First GLAM collaboration in Canada with BAnQ

Translate this post

1941: Two employees at a bottling plant of Coca-Cola Canada Ltd. in Montreal, Canada
Photo: Conrad Poirier, PD-Canada, BAnQ Vieux-Montréal

1945: Two young women read the front page of The Montreal Daily Star announcing the German surrender and the impending end of World War II in Europe
Photo: Conrad Poirier, PD-Canada, BAnQ Vieux-Montréal

The Bibliothèque et Archives nationales du Québec (BAnQ) and Wikimedia Canada are announcing a pilot project to upload public domain images from the Conrad Poirier collection at BAnQ Vieux-Montréal.[1]

Freelance photographer Conrad Poirier (1921-1968) sold his photographs to various newspapers and magazines including The Montreal Gazette, La Patrie and La Presse. A follower of the “new vision” (Nouvelle Vision, a photographic movement in the first half of the 20th century), he did social photography early on. He was interested in the working world, in street life and in popular events. Poirier’s work shows the developement of Montreal through historical photographs, and more widely the province of Quebec, Canada. With more than 20,000 photographs, the collection includes photographs taken between 1932 and 1960, which show the evolution of the Quebec metropolis – especially during the 1930s and 1940s. More broadly, the work of Poirier reflects the social changes underway in Quebec in the middle of the last century.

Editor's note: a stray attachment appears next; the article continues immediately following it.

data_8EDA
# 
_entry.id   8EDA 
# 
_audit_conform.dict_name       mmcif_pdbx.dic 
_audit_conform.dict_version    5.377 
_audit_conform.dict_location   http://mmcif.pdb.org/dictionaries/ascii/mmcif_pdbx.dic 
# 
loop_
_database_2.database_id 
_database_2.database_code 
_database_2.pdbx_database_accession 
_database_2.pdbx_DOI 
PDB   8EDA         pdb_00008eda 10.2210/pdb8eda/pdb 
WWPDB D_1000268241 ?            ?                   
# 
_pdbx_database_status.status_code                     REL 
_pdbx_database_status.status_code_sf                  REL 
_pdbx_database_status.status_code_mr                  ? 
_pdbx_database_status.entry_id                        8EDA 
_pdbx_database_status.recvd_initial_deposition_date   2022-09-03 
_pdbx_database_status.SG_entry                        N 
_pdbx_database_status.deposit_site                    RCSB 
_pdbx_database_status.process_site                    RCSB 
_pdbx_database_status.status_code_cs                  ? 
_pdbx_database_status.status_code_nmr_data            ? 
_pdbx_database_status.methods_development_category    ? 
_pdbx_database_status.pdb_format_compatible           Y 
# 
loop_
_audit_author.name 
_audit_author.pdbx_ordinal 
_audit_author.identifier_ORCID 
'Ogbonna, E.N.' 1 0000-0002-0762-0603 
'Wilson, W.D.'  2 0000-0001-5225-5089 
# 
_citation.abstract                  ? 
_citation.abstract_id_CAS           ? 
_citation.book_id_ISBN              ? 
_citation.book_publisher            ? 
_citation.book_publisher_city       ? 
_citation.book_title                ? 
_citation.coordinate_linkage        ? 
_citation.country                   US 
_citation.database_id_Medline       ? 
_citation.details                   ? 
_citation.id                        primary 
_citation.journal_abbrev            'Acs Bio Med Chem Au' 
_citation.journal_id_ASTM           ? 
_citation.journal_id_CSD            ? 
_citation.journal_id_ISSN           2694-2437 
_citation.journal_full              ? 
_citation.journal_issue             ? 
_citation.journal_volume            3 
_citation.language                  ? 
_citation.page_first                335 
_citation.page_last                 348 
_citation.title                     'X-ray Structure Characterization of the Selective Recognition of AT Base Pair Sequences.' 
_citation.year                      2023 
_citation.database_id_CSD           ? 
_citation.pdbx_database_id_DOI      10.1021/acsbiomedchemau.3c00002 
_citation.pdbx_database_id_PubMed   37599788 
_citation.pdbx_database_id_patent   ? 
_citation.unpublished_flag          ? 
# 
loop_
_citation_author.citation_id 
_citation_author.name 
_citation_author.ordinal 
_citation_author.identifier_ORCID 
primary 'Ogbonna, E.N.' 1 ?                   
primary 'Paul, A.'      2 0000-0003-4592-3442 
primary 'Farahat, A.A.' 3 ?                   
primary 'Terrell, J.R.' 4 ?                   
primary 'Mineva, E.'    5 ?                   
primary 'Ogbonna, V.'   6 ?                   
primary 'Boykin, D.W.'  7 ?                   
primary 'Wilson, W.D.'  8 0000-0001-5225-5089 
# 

To date, approximately 700 photographs have been uploaded to Wikimedia Commons. In the coming months, an equivalent number of photographs will be added to the selection.

This collaboration between a GLAM institution and Wikimedia is a first in Canada.

Visit the BAnQ GLAM page on the English Wikipedia and the Category:BAnQ-Projet Poirier on Commons.

Thank you to the archives diffusion team of BAnQ Vieux-Montréal.

Benoit Rochon, Project Manager, Wikimedia Canada.

  1. Fund Conrad Poirier description, Pistard catalogue, Bibliothèque et Archives nationales du Québec.

Archive notice: This is an archived post from, which operated under different editorial and content guidelines than Diff.

Can you help us translate this article?

In order for this article to reach as many people as possible we would like your help. Can you translate this article to get the message out?